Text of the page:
Mi­cro-fi­nance fund closes 2018 be­low tar­get

Chronicle (Zimbabwe) - - Front Page - Oliver Kazunga

THE Zim­babwe Microfinance Fund (ZMF) closed 2018 with a loan port­fo­lio amount of $12,3 mil­lion for on-lend­ing to microfinance in­sti­tu­tions against a tar­get of $14 mil­lion.

ZMF man­ag­ing di­rec­tor Mr Brian Zimunhu said the pro­jected port­fo­lio was missed due to low util­i­sa­tion of credit lines in the microfinance sec­tor.

“In 2018, we closed the year with a port­fo­lio of $12,3 mil­lion but our port­fo­lio tar­get for the year was $14 mil­lion,” he said.

This year ZMF tar­gets to grow its port­fo­lio to $17 mil­lion sup­ported by money flow­ing into the sec­tor com­ing from the fund and other fun­ders. Mr Zimunhu said as a fund­ing in­sti­tu­tion, his or­gan­i­sa­tion this year also looks for­ward to help­ing MFIs grow their bal­ance sheets so that they be­come at­trac­tive to lo­cal cap­i­tal mar­kets.

“I know there are a num­ber of MFI play­ers now that are rais­ing money through is­suance of debt in­stru­ments. The rea­son why peo­ple are now will­ing to in­vest in those debt in­stru­ments is be­cause we would have helped our MFIs to de­velop and grow strong bal­ance sheets and this gives con­fi­dence to in­vestors,” said Mr Zimunhu.

He said they would also look at var­i­ous fund­ing in­stru­ments that will en­able MFIs to play a more mean­ing­ful role in driv­ing the na­tional fi­nan­cial in­clu­sion agenda for­ward.

Mr Zimunhu said when they set the $14 mil­lion port­fo­lio tar­get for last year, it was en­vis­aged there would be a sig­nif­i­cant util­i­sa­tion of the credit lines man­aged by ZMF from the Re­serve Bank of Zim­babwe. How­ever, he said util­i­sa­tion of the fa­cil­i­ties from the Cen­tral Bank was a bit low.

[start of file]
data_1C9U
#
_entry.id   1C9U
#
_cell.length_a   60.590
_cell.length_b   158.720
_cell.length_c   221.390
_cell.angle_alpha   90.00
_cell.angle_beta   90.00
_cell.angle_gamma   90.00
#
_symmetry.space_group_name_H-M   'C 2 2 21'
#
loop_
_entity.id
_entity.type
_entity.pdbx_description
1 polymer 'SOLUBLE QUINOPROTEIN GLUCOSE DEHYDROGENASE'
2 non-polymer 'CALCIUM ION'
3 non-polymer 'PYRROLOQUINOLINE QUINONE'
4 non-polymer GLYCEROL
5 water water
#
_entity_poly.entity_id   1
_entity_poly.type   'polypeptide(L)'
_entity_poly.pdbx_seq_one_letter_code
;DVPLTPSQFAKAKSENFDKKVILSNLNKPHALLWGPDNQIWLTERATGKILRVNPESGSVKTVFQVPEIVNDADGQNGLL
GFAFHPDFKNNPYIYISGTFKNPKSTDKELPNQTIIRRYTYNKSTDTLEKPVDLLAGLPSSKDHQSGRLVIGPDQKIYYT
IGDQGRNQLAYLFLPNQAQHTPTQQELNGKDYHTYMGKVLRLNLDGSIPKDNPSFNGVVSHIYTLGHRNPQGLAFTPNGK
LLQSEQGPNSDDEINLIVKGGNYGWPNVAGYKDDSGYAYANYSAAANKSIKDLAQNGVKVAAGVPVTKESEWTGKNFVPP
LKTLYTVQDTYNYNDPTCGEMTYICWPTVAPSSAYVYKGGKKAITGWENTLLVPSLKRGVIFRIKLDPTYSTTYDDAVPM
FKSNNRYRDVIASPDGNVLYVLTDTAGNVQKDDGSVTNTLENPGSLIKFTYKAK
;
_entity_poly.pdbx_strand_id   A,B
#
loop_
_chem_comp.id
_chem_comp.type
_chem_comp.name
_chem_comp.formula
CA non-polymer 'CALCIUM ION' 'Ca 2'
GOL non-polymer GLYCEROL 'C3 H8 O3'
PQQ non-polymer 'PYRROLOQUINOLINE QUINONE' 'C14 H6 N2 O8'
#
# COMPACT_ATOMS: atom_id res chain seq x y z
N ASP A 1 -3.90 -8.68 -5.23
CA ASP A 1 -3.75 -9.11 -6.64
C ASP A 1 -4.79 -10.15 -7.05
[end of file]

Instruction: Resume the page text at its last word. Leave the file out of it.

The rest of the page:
“I think in terms of the loans we have been able to dis­burse dur­ing the year, we dis­bursed close to $8 mil­lion but of course some of the money has since come back and we are al­ready dis­burs­ing it.

“When we set the tar­get at the end of 2017, we en­vis­aged that they will be in­creased util­i­sa­tion of the lines of credit we are man­ag­ing from the RBZ but it was a bit low . . . that’s ex­actly why we could not at­tain our tar­get,” he said.

From the microfinance per­spec­tive, Mr Zimunhu said the Apex bank has sev­eral em­pow­er­ment funds where banks were dis­burs­ing some of the funds. Con­se­quently, he said some of the po­ten­tial bor­row­ers were now ac­cess­ing the re­sources un­der the RBZ fa­cil­i­ties through re­spec­tive banks.

“And lately, what we have agreed with RBZ is that all credit-only microfinance in­sti­tu­tions should ac­cess those funds through ZMF,” he said.

Cen­tral bank fund­ing fa­cil­i­ties in­clude the $200 mil­lion ex­port fi­nance fa­cil­ity, women em­pow­er­ment fund ($15 mil­lion), busi­ness link­age fa­cil­ity ($10 mil­lion), microfinance re­volv­ing fa­cil­ity ($10 mil­lion) and the tourism sup­port fa­cil­ity ($15 mil­lion). Com­ment­ing on the im­pact of the two per­cent tax on MFIs op­er­a­tions, Mr Zimunhu said:

“The two per­cent tax be­ing charged on all elec­tronic pay­ments has in­creased the cost of do­ing busi­ness to the MFIs. We will soon en­gage mone­tary and fis­cal au­thor­i­ties over the two per­cent tax be­cause we un­der­stand that trans­ac­tions by banks have been ex­empt from the tax,” said Mr Zimunhu.

In Oc­to­ber, Trea­sury an­nounced up­per and lower lim­its for the In­ter­me­di­ary Money Trans­fer Tax as part of the broader fis­cal sta­bil­i­sa­tion mea­sures. — @okazunga.

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